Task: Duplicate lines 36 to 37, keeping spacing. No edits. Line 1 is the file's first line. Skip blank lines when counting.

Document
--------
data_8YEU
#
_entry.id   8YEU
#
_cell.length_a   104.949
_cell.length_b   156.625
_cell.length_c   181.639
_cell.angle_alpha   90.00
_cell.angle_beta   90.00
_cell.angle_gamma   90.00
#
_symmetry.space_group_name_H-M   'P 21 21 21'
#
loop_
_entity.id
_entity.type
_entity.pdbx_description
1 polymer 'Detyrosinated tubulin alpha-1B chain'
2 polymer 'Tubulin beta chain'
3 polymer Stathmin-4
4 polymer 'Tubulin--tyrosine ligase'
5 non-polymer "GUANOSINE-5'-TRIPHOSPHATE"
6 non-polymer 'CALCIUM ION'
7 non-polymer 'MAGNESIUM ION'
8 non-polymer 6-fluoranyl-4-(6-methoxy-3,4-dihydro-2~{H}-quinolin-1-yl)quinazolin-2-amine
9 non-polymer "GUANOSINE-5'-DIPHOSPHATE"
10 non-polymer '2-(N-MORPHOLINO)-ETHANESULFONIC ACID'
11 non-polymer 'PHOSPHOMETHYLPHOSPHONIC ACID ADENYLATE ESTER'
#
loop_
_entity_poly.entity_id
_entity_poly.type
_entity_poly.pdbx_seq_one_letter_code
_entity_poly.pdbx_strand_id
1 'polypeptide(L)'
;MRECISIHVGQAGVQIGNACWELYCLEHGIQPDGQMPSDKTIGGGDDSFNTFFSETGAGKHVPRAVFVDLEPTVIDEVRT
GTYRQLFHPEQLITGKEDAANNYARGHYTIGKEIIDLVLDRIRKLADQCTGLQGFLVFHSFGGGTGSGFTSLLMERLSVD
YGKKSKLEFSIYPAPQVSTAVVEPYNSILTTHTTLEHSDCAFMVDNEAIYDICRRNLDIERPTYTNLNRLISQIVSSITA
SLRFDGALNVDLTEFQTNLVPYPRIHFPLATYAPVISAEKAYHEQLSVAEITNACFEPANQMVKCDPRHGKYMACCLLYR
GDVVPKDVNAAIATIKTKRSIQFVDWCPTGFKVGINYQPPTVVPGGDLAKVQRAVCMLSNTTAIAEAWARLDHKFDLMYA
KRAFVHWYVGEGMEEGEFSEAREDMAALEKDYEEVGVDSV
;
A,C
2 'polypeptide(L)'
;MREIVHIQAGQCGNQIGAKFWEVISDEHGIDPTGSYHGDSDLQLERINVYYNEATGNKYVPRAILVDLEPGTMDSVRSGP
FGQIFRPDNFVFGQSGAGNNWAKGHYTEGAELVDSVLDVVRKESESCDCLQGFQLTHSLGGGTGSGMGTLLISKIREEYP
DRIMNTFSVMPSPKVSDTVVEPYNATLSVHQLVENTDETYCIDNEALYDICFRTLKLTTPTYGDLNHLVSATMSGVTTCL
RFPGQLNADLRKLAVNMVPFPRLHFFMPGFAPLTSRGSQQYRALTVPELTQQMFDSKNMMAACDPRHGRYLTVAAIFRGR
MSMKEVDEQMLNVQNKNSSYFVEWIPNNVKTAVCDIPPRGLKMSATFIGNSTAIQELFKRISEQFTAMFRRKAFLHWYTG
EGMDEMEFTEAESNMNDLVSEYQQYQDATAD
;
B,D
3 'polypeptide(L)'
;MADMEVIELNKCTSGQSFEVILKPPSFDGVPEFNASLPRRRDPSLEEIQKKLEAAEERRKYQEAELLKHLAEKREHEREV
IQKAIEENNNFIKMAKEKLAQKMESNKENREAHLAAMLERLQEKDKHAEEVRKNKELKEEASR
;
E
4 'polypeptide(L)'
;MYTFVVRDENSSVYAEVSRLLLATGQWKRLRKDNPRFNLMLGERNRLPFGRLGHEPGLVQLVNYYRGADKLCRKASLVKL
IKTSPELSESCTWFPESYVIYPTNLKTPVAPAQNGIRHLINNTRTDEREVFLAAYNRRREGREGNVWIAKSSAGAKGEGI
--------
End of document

;MRECISIHVGQAGVQIGNACWELYCLEHGIQPDGQMPSDKTIGGGDDSFNTFFSETGAGKHVPRAVFVDLEPTVIDEVRT
GTYRQLFHPEQLITGKEDAANNYARGHYTIGKEIIDLVLDRIRKLADQCTGLQGFLVFHSFGGGTGSGFTSLLMERLSVD